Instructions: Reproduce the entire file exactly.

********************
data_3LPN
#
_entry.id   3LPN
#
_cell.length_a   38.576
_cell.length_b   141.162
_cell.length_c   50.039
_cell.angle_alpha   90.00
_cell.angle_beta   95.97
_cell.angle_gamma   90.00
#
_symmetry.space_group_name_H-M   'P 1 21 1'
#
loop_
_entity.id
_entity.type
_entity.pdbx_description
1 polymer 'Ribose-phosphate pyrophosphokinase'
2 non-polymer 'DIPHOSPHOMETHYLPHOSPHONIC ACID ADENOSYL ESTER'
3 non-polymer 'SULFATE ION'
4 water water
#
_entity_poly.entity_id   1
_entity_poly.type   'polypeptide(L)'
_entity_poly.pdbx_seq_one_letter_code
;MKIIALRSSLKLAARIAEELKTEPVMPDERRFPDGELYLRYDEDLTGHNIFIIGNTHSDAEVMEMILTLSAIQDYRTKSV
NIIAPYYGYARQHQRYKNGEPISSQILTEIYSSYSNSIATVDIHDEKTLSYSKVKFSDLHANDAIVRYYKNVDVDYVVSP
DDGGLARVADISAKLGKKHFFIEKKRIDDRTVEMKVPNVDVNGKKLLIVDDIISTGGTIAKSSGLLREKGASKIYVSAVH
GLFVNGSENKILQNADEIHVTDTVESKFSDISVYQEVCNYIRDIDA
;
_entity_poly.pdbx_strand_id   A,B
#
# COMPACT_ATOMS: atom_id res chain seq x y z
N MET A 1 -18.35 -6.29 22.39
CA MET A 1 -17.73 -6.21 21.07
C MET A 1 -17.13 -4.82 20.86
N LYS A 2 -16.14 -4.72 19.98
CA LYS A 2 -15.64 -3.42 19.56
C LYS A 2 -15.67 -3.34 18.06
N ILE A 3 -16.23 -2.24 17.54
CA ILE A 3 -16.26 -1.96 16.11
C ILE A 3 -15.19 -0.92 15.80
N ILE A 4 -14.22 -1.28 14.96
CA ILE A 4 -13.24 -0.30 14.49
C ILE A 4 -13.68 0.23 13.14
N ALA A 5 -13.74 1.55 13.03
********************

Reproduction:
data_3LPN
#
_entry.id   3LPN
#
_cell.length_a   38.576
_cell.length_b   141.162
_cell.length_c   50.039
_cell.angle_alpha   90.00
_cell.angle_beta   95.97
_cell.angle_gamma   90.00
#
_symmetry.space_group_name_H-M   'P 1 21 1'
#
loop_
_entity.id
_entity.type
_entity.pdbx_description
1 polymer 'Ribose-phosphate pyrophosphokinase'
2 non-polymer 'DIPHOSPHOMETHYLPHOSPHONIC ACID ADENOSYL ESTER'
3 non-polymer 'SULFATE ION'
4 water water
#
_entity_poly.entity_id   1
_entity_poly.type   'polypeptide(L)'
_entity_poly.pdbx_seq_one_letter_code
;MKIIALRSSLKLAARIAEELKTEPVMPDERRFPDGELYLRYDEDLTGHNIFIIGNTHSDAEVMEMILTLSAIQDYRTKSV
NIIAPYYGYARQHQRYKNGEPISSQILTEIYSSYSNSIATVDIHDEKTLSYSKVKFSDLHANDAIVRYYKNVDVDYVVSP
DDGGLARVADISAKLGKKHFFIEKKRIDDRTVEMKVPNVDVNGKKLLIVDDIISTGGTIAKSSGLLREKGASKIYVSAVH
GLFVNGSENKILQNADEIHVTDTVESKFSDISVYQEVCNYIRDIDA
;
_entity_poly.pdbx_strand_id   A,B
#
# COMPACT_ATOMS: atom_id res chain seq x y z
N MET A 1 -18.35 -6.29 22.39
CA MET A 1 -17.73 -6.21 21.07
C MET A 1 -17.13 -4.82 20.86
N LYS A 2 -16.14 -4.72 19.98
CA LYS A 2 -15.64 -3.42 19.56
C LYS A 2 -15.67 -3.34 18.06
N ILE A 3 -16.23 -2.24 17.54
CA ILE A 3 -16.26 -1.96 16.11
C ILE A 3 -15.19 -0.92 15.80
N ILE A 4 -14.22 -1.28 14.96
CA ILE A 4 -13.24 -0.30 14.49
C ILE A 4 -13.68 0.23 13.14
N ALA A 5 -13.74 1.55 13.03